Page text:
When a Catholic receives the sacraments of Holy Communion and Confession they encounter Jesus Christ personally, in one instance in visible forms of bread and wine and in the other through the ministry of the priest. During such encounters, the highest reverence must be accorded to Our Lord and in earlier times this was manifested in part through the practice of kneeling at the altar and confessional grille.
Communion is nowadays often received standing and in the hand, while Confession, especially for the young, frequently involves the priest and penitent speaking to each other face to face. It could be argued, however, that to dispense with kneeling is to discard an external act that helps to dispose the faithful to such interior dispositions as humility, receptivity, reverence, fear of God and surrender. These are the dispositions to be sought when receiving the sacraments, kneeling or otherwise.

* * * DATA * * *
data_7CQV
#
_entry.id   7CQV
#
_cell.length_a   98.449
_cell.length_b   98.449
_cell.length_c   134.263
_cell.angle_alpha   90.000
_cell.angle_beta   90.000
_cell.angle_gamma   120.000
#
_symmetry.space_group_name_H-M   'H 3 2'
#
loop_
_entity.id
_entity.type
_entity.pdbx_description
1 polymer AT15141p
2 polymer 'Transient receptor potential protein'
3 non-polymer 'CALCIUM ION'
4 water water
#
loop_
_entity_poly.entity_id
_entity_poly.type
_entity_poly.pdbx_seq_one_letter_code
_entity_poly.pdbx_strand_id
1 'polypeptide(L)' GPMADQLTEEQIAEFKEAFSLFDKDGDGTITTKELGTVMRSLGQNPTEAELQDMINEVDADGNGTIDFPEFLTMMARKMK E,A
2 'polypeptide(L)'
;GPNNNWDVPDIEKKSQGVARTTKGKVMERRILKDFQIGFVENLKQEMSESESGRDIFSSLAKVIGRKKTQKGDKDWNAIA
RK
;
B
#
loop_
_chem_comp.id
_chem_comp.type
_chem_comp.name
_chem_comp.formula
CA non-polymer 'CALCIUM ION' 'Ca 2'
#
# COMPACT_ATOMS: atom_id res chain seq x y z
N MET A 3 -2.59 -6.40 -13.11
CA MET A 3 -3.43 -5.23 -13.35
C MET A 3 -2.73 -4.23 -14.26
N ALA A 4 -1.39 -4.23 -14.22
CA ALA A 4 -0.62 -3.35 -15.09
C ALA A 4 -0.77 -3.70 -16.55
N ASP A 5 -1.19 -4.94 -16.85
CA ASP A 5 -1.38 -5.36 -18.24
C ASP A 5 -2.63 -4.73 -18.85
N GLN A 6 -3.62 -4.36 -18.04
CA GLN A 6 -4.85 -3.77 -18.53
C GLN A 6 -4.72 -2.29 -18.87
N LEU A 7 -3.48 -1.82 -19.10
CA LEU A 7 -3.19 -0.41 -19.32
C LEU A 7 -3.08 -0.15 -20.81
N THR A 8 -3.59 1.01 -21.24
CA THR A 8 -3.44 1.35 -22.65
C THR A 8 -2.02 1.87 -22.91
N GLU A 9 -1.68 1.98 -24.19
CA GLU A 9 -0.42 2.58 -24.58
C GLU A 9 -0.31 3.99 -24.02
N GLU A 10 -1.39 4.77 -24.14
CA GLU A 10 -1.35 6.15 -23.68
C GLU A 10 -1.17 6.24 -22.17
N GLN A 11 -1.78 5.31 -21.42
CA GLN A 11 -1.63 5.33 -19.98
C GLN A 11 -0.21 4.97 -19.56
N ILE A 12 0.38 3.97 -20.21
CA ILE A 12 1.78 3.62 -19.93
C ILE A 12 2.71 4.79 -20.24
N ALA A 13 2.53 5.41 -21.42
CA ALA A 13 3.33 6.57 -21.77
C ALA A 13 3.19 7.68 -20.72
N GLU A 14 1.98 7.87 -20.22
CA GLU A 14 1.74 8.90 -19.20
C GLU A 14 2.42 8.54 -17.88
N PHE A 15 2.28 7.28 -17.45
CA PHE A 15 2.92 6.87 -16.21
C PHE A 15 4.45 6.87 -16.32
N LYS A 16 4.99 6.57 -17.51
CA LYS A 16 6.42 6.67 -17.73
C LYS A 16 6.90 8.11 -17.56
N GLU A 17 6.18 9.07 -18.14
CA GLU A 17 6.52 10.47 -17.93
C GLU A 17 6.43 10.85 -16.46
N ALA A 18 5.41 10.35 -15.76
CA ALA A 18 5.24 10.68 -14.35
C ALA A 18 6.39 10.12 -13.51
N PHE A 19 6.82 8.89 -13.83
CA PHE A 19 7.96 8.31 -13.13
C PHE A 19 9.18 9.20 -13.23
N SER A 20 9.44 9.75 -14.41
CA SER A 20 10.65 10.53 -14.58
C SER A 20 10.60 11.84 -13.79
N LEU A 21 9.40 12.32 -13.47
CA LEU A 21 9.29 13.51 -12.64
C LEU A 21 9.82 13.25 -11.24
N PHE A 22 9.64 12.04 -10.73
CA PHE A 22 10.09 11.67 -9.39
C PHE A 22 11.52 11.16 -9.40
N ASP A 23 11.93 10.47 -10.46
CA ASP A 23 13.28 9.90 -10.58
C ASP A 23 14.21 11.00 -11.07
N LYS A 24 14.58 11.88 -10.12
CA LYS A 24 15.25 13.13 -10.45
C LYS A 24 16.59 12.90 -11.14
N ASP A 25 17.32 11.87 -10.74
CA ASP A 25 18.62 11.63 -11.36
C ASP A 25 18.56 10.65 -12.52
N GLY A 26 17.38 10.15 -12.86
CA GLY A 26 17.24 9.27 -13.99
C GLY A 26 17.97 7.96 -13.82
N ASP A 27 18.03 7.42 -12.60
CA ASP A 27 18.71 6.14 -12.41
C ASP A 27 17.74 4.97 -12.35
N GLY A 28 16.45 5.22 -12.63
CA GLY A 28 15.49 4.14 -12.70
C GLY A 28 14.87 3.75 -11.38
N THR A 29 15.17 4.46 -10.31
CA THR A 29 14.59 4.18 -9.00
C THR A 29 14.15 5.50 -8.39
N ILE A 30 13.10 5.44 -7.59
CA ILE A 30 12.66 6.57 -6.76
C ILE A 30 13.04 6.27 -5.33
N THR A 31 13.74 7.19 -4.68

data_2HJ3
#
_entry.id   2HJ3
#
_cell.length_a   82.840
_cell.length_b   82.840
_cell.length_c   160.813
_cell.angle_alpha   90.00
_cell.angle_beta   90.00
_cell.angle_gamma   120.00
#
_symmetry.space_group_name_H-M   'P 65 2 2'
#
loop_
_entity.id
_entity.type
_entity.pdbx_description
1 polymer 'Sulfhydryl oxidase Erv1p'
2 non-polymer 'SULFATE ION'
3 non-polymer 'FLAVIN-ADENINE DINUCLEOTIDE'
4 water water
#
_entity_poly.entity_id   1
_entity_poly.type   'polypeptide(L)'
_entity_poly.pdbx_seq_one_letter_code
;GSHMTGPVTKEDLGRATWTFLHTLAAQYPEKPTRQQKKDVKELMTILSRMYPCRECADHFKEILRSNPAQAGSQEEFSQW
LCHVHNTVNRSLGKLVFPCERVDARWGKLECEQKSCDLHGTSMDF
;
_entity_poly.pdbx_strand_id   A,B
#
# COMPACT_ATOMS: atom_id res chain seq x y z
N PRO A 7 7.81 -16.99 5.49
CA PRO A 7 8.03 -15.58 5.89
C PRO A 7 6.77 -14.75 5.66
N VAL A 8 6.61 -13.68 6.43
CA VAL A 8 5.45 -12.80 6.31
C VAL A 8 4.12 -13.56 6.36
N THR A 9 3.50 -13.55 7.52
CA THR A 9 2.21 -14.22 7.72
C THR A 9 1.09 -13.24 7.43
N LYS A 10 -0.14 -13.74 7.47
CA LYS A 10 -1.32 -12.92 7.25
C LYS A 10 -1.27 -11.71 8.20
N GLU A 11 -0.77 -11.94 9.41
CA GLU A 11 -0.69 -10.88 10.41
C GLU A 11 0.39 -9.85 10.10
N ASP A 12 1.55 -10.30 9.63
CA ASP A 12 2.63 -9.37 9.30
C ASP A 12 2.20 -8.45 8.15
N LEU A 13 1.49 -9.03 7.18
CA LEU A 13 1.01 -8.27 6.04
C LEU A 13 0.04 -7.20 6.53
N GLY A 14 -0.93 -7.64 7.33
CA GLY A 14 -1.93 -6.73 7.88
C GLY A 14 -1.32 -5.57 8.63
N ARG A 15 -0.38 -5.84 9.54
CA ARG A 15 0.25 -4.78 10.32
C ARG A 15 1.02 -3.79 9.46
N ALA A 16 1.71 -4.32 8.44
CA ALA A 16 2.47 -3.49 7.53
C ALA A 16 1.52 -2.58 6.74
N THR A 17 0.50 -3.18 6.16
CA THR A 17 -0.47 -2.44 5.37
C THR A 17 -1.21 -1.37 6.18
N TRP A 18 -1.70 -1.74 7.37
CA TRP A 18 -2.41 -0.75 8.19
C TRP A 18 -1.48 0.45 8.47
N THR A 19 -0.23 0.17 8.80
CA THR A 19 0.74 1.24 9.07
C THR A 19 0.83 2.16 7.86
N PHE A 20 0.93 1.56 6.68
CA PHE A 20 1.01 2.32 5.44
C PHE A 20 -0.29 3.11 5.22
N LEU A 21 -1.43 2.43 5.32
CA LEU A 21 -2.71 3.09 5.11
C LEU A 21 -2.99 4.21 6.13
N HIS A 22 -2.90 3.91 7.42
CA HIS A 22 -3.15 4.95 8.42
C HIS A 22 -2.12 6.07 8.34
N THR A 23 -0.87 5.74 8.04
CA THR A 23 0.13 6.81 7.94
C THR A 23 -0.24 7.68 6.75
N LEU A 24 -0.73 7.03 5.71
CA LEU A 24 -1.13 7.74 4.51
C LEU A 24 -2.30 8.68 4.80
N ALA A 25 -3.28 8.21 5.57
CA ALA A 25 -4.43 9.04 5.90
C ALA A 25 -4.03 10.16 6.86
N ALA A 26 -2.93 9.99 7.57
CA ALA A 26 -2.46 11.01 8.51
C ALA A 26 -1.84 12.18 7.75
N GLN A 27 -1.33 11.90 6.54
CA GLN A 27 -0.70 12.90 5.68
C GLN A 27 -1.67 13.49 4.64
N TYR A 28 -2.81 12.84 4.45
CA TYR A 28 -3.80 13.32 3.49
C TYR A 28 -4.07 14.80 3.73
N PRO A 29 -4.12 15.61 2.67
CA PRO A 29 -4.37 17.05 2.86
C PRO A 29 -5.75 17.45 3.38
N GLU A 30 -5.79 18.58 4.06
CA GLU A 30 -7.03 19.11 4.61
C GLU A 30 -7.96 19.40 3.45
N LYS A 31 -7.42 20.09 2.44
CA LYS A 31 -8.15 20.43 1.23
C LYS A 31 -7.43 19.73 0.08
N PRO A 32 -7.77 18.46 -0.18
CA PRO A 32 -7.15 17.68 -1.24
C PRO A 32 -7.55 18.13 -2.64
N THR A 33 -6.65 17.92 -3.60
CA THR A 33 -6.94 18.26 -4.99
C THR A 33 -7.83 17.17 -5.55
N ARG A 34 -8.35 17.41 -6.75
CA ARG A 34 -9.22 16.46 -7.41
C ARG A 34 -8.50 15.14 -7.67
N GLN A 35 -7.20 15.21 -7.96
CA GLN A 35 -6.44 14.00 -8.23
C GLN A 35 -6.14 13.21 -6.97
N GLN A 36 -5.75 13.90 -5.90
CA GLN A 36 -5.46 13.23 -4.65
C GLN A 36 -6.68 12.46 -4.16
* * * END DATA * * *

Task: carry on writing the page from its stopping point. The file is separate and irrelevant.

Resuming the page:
In Confession, penitents are assisted by kneeling in anonymity, and they have the canonical right to a fixed grille. Similarly, if Catholics can kneel for Communion without causing chaos, then why try to stop them?
Not all traditions are wrong and not all innovations are right, and perhaps altar rails were not such a bad idea after all.